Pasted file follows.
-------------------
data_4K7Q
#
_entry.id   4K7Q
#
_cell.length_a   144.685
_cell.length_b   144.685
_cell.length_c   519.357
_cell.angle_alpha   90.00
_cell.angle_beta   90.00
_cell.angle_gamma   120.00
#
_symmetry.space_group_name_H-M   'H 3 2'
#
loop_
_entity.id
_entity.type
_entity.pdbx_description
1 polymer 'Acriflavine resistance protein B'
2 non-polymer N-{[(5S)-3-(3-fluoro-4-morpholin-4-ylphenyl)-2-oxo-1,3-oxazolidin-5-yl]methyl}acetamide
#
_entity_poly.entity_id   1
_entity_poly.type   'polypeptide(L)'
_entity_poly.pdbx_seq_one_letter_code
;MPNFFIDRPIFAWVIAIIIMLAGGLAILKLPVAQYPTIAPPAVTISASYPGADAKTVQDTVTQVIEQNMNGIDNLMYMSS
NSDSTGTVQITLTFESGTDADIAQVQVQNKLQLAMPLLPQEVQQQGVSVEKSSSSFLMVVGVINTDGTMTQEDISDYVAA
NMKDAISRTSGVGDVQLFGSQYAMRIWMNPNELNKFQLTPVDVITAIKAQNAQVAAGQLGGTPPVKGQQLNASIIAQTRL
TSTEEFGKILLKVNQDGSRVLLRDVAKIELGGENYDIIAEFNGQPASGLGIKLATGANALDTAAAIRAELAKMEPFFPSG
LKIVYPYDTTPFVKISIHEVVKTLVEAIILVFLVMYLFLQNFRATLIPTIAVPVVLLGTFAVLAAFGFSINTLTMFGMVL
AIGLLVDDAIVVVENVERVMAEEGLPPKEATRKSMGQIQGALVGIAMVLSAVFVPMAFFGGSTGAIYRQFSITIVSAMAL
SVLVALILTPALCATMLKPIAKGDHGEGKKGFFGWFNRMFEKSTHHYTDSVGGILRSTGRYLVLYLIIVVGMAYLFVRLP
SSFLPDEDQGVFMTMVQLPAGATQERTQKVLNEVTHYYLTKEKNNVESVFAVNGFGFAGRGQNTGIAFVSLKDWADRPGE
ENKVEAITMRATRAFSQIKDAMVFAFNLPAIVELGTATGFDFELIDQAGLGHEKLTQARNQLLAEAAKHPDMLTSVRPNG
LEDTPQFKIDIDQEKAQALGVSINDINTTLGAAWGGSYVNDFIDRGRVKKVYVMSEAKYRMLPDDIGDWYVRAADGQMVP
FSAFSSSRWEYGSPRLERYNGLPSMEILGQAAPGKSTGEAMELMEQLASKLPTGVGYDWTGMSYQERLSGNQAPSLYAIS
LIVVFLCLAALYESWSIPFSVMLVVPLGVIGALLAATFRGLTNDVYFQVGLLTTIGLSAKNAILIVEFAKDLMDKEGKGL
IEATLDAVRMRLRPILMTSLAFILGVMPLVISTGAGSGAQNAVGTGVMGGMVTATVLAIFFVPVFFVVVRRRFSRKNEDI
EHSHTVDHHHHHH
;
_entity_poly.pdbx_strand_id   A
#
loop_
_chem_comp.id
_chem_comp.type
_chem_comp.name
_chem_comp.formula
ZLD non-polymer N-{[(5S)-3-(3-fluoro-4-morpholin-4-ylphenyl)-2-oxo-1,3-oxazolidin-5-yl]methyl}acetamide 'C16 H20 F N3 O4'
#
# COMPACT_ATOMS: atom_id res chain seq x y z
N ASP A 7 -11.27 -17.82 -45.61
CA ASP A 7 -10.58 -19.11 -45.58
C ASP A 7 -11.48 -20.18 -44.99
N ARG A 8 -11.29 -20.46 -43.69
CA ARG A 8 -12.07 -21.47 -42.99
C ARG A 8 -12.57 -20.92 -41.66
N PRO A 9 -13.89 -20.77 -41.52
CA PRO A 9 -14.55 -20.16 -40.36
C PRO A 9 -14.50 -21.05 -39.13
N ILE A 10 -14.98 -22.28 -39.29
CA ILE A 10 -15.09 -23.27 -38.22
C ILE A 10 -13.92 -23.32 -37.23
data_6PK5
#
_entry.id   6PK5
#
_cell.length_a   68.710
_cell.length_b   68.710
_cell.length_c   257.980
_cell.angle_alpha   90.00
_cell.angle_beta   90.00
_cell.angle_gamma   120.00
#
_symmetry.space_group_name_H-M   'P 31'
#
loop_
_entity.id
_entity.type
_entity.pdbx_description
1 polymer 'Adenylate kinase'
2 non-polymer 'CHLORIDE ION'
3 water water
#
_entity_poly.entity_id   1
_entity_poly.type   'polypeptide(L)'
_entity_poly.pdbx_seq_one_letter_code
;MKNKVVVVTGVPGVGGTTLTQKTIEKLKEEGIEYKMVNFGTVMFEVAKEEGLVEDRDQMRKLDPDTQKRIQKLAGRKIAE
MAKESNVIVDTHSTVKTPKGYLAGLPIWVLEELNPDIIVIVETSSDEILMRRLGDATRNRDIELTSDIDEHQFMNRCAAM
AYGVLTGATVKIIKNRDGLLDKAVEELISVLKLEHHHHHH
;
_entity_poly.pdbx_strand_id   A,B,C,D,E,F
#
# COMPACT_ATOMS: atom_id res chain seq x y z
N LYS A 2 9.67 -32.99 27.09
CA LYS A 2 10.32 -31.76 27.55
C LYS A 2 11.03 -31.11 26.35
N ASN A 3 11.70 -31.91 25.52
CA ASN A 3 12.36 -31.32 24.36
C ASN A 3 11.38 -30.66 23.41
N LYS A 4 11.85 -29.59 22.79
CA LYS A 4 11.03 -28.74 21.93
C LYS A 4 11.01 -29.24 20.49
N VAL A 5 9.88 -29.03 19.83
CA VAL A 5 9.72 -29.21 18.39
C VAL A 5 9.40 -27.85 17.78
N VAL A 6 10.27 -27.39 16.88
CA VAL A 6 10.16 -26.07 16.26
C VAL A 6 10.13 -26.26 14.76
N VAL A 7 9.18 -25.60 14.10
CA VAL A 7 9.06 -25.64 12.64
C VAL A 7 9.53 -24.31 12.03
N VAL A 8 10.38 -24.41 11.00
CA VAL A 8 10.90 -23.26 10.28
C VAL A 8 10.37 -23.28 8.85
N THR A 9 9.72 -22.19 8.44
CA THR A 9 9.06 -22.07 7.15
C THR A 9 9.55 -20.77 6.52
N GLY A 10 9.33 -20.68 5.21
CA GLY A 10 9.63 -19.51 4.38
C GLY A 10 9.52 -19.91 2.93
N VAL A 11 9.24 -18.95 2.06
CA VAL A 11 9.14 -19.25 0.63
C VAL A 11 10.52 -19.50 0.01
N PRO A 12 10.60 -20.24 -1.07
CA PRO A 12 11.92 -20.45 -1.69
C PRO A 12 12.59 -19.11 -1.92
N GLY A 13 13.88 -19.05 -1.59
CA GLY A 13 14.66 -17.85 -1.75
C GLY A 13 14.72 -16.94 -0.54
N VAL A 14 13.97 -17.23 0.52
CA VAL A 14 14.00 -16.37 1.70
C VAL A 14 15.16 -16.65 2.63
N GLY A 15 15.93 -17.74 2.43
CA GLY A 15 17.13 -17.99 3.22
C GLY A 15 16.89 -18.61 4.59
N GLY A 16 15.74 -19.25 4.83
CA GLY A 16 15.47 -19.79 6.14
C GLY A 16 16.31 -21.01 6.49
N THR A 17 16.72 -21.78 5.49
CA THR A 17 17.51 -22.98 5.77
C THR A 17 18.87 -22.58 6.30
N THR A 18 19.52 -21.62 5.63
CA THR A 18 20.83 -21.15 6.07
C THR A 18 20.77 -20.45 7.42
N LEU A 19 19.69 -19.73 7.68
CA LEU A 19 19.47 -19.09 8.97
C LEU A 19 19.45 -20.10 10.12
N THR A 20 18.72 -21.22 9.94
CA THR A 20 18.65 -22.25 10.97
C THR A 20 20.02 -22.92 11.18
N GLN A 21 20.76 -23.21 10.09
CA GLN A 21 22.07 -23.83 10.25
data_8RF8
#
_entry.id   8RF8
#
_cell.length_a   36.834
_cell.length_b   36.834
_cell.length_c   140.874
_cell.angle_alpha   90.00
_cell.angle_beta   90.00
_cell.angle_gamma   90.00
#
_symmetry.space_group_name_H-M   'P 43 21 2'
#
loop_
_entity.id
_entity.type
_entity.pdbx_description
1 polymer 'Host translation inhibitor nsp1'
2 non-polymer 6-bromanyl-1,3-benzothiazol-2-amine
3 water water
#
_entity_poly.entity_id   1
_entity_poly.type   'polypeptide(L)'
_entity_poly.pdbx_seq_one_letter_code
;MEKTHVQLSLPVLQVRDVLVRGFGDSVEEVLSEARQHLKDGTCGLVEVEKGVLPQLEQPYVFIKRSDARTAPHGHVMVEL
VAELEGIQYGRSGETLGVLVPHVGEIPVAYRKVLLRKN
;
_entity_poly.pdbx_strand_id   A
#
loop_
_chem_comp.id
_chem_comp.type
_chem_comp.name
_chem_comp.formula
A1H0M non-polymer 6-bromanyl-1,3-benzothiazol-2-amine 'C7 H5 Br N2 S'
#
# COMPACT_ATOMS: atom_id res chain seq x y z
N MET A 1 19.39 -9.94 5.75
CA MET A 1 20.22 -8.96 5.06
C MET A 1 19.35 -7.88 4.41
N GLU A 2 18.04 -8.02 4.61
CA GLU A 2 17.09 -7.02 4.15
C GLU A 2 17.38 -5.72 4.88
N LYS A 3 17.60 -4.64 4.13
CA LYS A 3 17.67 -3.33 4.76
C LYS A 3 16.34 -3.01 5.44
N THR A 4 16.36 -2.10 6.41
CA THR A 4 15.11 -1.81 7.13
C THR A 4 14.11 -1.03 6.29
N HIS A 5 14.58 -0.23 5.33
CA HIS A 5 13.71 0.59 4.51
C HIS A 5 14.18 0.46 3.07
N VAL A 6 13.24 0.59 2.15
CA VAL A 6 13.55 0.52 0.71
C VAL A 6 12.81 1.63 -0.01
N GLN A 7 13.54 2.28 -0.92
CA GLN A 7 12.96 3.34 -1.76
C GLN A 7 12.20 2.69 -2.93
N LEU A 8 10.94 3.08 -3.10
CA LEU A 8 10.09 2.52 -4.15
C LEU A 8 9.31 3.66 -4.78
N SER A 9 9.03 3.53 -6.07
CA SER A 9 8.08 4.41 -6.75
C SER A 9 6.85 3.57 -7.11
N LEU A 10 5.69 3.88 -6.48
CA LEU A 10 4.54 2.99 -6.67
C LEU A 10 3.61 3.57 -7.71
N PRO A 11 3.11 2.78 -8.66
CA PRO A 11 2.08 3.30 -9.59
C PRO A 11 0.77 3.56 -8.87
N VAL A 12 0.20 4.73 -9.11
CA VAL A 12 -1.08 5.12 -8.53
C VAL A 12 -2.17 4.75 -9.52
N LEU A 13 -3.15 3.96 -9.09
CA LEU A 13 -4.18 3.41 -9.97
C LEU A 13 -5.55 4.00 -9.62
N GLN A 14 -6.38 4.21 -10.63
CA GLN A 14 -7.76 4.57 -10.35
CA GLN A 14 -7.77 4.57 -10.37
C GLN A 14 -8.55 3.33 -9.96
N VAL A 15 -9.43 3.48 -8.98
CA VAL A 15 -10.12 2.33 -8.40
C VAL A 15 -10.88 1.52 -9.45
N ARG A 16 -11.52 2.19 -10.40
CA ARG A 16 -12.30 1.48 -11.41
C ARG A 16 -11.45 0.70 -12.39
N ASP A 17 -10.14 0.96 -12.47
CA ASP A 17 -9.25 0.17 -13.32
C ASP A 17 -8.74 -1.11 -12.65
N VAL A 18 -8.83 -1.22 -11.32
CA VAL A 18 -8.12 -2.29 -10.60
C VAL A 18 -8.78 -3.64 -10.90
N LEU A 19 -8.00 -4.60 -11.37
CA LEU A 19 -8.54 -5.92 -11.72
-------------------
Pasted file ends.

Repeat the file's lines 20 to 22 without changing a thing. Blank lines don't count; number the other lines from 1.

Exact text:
#
_entity_poly.entity_id   1
_entity_poly.type   'polypeptide(L)'